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River Terrace tenants sue landlord for eviction, water quality

River Terrace RV Park in Soldotna in December 2023.
Riley Board
River Terrace RV Park in Soldotna in December 2023.

An Anchorage civil rights firm has filed a lawsuit on behalf of 19 Soldotna trailer park residents facing eviction. The lawsuit claims not just an illegal eviction, but long standing problems at the trailer park related to the availability of clean water.

Aneliese Palmer, an attorney with the Northern Justice Project, said a group of trailer park tenants approached the Anchorage-based civil rights firm with concerns about their landlord. The tenants of River Terrace RV Park in Soldotna received a notice of eviction in July, and have to be out by May.

“And at the same time, their water, which has had problems for years and years and years, had gotten so bad that they were without basic running water,” Palmer said. “So the confluence of this was they said, ‘enough is enough, we need to assert our rights as tenants, we need to take legal action.”’

The Northern Justice Project filed the suit in Kenai Superior Court on Monday, Dec. 11. It has three primary claims of violations committed by River Terrace’s owners, Gary Hinkle and Brian Bishop.

The first is about water quality. Palmer said the landlords have failed to provide running water for tenants since this summer.

“And that means a lot of our tenants' appliances can’t work, their hot water heaters can’t work, they can’t flush their toilets,” she said.

On top of that, the site of the trailer park has been considered an active groundwater contamination site by the state’s Department of Environmental Conservation since the 1990s, when leaked dry cleaning fluid was discovered on the property.

“And so the landlords have understood that this water has very unsafe, highly illegal levels of arsenic in it for years, and they have done absolutely nothing to remedy this,” Palmer said.

The lawsuit claims the confluence of low water pressure and high arsenic levels creates its own problem – according to the suit, when the water pressure drops below a certain level, residents will receive letters advising them to boil water because of possible contamination. However, it says, boiling water also increases the arsenic concentrations in the water, making fresh water wholly unavailable.

The next claim of the lawsuit is that landlords have charged fraudulent electricity bills. Palmer said the electricity charges tenants receive are seemingly random and don’t align with the seasonal variance in electricity use.

The third claim is that the landlords are conducting an illegal eviction.

“Mobile home tenants under Alaska’s Landlord and Tenant Act have pretty heightened protection because of the more precarious situation they’re in, and the law reflects that,” Palmer said. “Here, the landlord has said that he’s evicting the tenants because of some change in use. But he’s never articulated what that change in use is, and the tenants believe that there is none. That he’s evicting them simply because he doesn’t want to fix the atrocious issues with the water.”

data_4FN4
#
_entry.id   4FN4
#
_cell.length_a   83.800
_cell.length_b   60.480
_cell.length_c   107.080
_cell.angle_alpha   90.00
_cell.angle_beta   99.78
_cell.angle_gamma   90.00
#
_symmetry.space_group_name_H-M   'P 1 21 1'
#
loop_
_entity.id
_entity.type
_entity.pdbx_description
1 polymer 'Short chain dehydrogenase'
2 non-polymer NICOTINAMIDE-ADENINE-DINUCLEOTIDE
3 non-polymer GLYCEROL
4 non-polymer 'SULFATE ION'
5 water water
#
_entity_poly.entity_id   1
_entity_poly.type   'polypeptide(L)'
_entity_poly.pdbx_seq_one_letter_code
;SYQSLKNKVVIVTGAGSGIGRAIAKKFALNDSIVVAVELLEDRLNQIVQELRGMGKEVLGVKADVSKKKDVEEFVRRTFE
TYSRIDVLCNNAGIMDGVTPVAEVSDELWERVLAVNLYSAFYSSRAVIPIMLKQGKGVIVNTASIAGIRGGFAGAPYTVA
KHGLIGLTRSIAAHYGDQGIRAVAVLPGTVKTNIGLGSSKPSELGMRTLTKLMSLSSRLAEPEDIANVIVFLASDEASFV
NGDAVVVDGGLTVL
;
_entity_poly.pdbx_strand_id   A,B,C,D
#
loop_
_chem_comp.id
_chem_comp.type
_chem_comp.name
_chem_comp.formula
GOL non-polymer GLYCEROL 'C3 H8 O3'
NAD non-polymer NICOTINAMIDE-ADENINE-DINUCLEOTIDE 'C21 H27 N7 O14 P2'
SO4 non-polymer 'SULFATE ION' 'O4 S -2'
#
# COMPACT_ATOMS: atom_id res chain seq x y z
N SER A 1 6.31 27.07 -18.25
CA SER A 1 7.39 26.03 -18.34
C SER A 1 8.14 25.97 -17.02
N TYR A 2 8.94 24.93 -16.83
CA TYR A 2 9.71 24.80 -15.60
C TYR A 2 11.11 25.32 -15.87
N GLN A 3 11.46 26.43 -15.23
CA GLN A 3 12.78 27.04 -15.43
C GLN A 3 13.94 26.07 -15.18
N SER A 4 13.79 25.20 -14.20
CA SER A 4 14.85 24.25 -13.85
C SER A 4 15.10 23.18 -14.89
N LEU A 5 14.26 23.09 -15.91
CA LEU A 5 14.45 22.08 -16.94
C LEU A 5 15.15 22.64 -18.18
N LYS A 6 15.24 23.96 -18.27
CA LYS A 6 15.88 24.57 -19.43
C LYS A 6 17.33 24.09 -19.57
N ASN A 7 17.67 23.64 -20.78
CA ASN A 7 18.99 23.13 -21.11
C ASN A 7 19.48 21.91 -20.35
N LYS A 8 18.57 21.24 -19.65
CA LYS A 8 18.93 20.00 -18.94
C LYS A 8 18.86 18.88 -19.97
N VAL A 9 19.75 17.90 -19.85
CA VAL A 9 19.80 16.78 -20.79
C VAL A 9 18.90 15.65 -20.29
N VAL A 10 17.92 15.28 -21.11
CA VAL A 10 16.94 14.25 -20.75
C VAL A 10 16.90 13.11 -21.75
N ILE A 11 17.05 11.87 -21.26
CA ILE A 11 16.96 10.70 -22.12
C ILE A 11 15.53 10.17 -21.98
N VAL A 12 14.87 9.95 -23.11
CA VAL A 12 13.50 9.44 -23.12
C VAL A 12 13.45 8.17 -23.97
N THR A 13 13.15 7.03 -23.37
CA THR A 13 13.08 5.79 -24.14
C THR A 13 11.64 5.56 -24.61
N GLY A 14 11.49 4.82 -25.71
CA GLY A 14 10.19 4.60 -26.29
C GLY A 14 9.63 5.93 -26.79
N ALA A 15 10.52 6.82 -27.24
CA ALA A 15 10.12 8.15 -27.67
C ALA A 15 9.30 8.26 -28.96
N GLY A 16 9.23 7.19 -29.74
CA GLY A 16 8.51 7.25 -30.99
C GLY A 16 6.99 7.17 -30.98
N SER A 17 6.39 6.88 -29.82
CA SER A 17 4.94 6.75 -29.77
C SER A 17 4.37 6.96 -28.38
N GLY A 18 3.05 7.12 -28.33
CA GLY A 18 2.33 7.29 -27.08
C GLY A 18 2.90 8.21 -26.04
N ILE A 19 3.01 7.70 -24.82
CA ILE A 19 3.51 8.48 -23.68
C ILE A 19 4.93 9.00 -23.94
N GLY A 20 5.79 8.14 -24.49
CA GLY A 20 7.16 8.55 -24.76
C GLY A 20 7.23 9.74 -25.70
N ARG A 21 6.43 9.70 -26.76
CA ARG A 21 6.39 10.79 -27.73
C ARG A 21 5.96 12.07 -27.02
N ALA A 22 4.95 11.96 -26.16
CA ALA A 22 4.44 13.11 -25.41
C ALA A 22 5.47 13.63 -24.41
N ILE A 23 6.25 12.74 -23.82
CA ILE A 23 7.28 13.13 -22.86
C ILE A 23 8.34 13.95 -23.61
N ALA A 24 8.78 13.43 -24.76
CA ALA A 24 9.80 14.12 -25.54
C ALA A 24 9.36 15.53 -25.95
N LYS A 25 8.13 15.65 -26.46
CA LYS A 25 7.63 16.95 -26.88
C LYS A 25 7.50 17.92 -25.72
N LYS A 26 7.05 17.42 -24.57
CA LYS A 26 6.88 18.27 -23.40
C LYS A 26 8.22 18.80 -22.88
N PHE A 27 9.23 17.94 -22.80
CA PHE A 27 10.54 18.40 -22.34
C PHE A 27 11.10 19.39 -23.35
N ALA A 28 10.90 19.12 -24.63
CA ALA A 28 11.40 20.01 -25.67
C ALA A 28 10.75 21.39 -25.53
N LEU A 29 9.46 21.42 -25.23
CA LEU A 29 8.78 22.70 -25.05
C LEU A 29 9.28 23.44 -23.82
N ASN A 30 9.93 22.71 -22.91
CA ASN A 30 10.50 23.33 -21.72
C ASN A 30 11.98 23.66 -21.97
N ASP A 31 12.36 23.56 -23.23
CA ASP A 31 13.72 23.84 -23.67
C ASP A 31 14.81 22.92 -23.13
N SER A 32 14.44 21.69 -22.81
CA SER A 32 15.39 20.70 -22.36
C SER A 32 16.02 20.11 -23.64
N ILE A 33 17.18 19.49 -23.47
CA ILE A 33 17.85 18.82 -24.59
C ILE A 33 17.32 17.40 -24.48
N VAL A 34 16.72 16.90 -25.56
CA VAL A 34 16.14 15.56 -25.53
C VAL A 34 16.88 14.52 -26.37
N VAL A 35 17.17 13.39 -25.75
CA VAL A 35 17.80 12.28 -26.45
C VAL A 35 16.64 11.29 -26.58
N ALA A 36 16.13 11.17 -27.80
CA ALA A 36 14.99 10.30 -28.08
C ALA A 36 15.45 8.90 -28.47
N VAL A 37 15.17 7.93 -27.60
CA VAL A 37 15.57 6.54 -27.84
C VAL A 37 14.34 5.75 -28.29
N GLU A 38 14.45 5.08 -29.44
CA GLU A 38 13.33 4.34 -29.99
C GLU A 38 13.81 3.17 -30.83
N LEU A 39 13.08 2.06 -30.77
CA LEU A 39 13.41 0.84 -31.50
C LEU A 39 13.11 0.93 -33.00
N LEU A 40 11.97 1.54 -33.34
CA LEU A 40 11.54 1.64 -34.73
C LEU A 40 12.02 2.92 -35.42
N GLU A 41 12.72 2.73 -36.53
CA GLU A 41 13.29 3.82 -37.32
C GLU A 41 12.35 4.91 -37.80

Back in June, when the mobile home residents first received eviction notices, many believed it was related to the City of Soldotna’s plans to redevelop the property into a riverfront feature. But the city said they’d made no attempt to purchase the property. Jim Butler, an attorney for park owner Gary Hinkle, said then the reason residents are being evicted is to, “convert the balance of the property’s use to seasonal or temporary use by customers.”

But Palmer said the tenants and her firm don’t believe there’s an adequate planned change of use, as required by law. She said there isn’t a lot of case law on the issue, but that the owners have been inconsistent in their reasoning, which she hopes will be enough to stop the evictions.

Butler, the attorney for one of the owners, said he hasn’t yet been served with the suit, so he couldn’t yet provide comment.

Palmer said Alaska tenant law acknowledges the specific vulnerability of mobile home residents. She said in this case, landlords told residents they would be able to spend the rest of their lives in the trailer park.

“Our plaintiffs have put a lot of improvements into their trailers, they’ve planned to be here, and so with this eviction notice, all those plans, all the wealth they’ve accumulated in their trailer, has gone out the window,” she said.

Tenants worry that a lack of other trailer home locations on the central peninsula could result in them facing homelessness. Some of the plaintiffs have lived at the park for decades.

Palmer said even though the City of Soldotna may not be responsible for the evictions, it can help. There’s a statute in Alaska that allows municipalities to create a mobile home relocation fund, to help residents cover the cost of disconnecting, relocating and reestablishing their home.

Riley Board is a Report For America participant and senior reporter at KDLL covering rural communities on the central Kenai Peninsula.
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